The University of Chicago guide to free speech

The University of Chicago recently sent a letter to incoming students that bluntly laid out the school’s stance on freedom of expression. This NY Times article gives more background, but unfortunately suffers from a dopey headline that uses “political correctness” as though it were an unbiased term. This commentary on the issue is also well worth reading.

Students, like anyone else, can take things too far, but the whole concept of “trigger warnings” has now been picked up and blown out of proportion by conservatives. In the age of Trump and Black Lives Matter and campus protests by minority students, this letter is tone deaf and inappropriate. It’s largely name-calling and buzzwords with an attempt at plausible deniability.

Some will claim I’m arguing that students should be shielded from points of view they may disagree with. I have not said that at all. I do think that when a university brings in, say, a known internet harasser who uses his public profile to intimidate and abuse women online, students have the right to protest the legitimacy being granted by the university. If anything, the letter suggests that the leaders of U. Chicago are trying to make a “safe space” for themselves so they can frame criticism they don’t want to hear as anti-free speech.

Update: Some important background info for people who mistakenly think this whole issue is about “silencing offensive speech”: “What University Of Chicago Students Think Of Their School’s Campaign Against ‘Safe Spaces’


  • Mike Hunt

    You’re missing the mark on this one, offensive speech shouldn’t be silenced but is exactly what needs protected the most. You should defend the free speech even of those that offend you.

    • InheritTheWindow

      Straw man alert!

      • Mike Hunt

        How is it a straw man argument if it’s actually happening? Just because you’re aware of the term “straw man” doesn’t mean it’s being correctly applied.

        • InheritTheWindow

          Because Jen isn’t saying offensive speech should be silenced, obviously. Nor is that “actually happening.” If a college protest leads to the inability for a war criminal or otherwise repugnant figure to speak there, that person isn’t “silenced.” They just can’t use those students’ institution of higher learning as their platform.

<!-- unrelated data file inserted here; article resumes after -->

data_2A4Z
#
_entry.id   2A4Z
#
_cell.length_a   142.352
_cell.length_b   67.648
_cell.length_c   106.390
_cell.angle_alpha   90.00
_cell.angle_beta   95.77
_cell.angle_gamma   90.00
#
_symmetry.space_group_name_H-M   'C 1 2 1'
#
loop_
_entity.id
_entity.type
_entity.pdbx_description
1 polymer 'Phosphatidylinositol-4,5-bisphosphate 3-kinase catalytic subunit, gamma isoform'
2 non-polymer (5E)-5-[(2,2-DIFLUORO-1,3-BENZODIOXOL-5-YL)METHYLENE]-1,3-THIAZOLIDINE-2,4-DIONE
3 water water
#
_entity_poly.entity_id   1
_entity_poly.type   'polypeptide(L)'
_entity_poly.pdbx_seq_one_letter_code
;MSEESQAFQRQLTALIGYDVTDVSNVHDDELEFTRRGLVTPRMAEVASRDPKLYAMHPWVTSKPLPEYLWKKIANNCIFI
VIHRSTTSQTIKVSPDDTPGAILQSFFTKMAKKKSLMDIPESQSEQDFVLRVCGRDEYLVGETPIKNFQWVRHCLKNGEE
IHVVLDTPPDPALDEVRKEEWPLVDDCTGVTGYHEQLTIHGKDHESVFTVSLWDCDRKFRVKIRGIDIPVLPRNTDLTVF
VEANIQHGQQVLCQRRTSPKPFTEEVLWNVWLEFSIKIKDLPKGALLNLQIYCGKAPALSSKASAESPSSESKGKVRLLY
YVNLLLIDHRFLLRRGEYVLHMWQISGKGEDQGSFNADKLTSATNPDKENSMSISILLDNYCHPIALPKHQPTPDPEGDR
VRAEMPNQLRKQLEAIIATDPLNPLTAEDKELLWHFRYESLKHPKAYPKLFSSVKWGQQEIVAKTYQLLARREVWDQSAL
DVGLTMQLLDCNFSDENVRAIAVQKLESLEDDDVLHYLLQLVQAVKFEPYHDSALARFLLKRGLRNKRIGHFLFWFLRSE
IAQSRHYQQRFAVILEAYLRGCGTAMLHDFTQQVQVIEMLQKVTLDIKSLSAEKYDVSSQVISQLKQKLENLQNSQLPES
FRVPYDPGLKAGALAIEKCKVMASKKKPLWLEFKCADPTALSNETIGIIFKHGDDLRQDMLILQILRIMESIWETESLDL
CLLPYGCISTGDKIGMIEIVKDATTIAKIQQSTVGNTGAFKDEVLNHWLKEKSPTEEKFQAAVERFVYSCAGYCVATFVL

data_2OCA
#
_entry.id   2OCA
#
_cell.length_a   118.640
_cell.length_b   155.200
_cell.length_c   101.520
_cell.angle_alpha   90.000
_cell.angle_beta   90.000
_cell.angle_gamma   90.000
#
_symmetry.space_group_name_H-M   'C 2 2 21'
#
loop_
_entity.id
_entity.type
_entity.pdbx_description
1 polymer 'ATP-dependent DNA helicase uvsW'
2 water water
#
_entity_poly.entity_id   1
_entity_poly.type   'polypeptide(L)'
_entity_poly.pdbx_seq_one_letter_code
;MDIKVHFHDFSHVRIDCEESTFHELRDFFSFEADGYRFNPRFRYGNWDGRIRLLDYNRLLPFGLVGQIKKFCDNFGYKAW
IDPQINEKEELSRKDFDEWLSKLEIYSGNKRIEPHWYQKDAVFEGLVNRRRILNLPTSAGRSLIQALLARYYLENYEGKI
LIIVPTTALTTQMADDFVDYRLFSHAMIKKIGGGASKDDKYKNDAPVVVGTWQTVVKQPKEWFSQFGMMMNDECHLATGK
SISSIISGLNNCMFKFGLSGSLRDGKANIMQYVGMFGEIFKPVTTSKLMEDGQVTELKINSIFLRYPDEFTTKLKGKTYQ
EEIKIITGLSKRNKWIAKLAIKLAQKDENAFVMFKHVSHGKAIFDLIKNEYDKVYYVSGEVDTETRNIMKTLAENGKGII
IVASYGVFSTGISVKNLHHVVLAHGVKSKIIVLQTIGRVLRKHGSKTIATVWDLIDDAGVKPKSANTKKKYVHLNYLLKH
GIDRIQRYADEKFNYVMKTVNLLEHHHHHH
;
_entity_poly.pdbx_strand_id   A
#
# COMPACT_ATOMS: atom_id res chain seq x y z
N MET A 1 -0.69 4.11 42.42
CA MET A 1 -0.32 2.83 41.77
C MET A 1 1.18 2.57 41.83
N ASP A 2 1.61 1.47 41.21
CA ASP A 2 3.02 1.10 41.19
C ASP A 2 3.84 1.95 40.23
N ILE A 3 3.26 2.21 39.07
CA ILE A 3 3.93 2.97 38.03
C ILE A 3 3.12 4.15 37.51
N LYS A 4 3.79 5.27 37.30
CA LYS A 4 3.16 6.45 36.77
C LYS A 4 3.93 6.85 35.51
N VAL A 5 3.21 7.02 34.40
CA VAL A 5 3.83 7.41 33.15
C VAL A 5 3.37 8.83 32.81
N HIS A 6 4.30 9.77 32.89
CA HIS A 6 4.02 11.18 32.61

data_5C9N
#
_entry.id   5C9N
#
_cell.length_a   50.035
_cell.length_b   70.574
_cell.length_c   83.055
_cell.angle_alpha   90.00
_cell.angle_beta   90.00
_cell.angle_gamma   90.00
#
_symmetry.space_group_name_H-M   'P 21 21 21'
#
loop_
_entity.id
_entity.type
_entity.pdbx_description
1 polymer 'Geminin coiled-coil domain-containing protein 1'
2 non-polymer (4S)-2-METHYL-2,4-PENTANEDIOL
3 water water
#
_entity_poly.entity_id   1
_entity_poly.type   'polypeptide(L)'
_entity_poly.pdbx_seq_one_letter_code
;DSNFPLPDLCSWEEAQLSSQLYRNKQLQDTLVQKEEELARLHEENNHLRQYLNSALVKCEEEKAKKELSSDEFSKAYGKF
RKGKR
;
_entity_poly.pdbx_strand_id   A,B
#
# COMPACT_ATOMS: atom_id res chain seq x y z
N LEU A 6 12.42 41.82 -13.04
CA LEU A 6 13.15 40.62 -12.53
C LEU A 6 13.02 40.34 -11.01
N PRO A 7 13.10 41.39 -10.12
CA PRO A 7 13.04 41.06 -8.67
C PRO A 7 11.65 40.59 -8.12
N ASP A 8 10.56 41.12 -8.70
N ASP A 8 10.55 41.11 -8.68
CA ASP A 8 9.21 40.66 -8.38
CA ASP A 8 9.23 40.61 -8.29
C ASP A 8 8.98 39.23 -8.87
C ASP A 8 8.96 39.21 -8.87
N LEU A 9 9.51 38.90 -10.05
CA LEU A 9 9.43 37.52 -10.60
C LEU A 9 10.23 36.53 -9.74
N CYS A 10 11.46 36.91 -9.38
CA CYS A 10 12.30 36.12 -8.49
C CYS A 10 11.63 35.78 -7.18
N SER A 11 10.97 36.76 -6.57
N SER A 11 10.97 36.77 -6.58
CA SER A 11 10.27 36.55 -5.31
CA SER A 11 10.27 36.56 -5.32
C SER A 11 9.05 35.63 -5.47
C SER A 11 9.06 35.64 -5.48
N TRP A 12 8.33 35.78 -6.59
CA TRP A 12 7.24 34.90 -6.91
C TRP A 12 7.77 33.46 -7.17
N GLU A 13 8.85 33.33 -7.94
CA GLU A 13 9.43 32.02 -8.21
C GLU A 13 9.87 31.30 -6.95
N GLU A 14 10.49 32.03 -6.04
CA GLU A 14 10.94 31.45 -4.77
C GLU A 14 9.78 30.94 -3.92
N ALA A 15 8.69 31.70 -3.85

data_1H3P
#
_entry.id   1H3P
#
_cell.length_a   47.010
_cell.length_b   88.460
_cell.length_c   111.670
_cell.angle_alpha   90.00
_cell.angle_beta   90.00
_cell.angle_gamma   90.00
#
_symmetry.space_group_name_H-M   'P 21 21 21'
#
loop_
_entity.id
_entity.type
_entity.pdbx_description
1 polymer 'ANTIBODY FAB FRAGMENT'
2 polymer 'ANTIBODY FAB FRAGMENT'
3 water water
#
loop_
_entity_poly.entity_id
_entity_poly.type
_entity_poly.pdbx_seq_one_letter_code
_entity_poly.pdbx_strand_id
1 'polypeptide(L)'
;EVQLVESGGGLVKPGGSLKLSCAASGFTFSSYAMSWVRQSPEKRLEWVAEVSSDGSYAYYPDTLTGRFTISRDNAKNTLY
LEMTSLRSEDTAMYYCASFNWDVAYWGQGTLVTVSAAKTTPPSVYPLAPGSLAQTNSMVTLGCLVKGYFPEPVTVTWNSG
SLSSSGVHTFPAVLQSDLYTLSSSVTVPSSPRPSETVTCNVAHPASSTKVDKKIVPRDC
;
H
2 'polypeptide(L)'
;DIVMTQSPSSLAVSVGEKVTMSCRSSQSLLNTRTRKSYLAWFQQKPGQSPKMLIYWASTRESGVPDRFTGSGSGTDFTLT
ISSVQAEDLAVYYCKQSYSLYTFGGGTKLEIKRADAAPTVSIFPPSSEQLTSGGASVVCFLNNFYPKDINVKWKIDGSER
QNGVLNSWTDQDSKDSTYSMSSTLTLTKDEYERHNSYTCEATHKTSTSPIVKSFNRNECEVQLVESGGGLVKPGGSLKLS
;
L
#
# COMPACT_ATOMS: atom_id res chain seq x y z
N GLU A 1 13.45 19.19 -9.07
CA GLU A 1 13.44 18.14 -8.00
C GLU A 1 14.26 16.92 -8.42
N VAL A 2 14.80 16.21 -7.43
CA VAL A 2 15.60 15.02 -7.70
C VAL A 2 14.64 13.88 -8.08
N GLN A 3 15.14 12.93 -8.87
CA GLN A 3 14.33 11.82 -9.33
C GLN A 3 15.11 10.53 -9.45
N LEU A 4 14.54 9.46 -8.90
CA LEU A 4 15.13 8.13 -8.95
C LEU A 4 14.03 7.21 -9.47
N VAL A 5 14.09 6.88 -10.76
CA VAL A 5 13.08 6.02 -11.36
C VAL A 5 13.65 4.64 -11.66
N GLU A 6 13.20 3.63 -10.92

At least one of us knows what a straw man is.

          • Mike Hunt

            Using your example, someone invited that speaker. It’s both the invitor and speaker being silenced. You truly don’t understand that?

          • InheritTheWindow

            It’s not a matter of understanding, it’s a matter of you being wrong. If I don’t want to hear what you have to say, it doesn’t mean you are “silenced.” It just means you can’t force me to listen. Freedom of speech means the freedom to speak (or not) and the freedom to listen (or not). You aren’t entitled to whatever platform you decide you’re entitled to. You are only entitled to have your speech be free from censure by the government.

          • Mike Hunt

            If you don’t want to listen, simply don’t attend the speaking event instead of dis-inviting an invited guest or shouting them down. Nobody is forcing you to listen or attend.

          • Aequorea

            An invitation to join some other NPR Refugees:

          • InheritTheWindow


          • Mike Hunt

            There is none so blind as those who will not see.

    • James Hutchins

      Perfectly right, Mike. Those of us who despise bigotry and other forms of idiocy should protest but not actively stop them from speaking, grab mics out of their hands, demand the resignation of faculty, shout them down so no one can hear them nor assault those who wish to listen or the speakers themselves. Both right and left in this country are so locked in their respective echo chambers that they simply can’t stand to hear the other side’s view without having a full meltdown. The left shouldn’t be afraid of even the most vile of ideas because we have the truth on our side.

  • Rubicon

    I genuinely don’t mind the notion of having “un-pc” speakers and speech. But for the right these days, open discussion of ideas is not the goal – the goal is to have disarmed victims who will be punished for speaking back. This is the bully trying to shame his victims into compliance.

Jen Sorensen is a nationally-published political cartoonist. She is a 2017 Pulitzer Finalist and recipient of the 2014 Herblock Prize and a 2013 Robert F. Kennedy Journalism Award.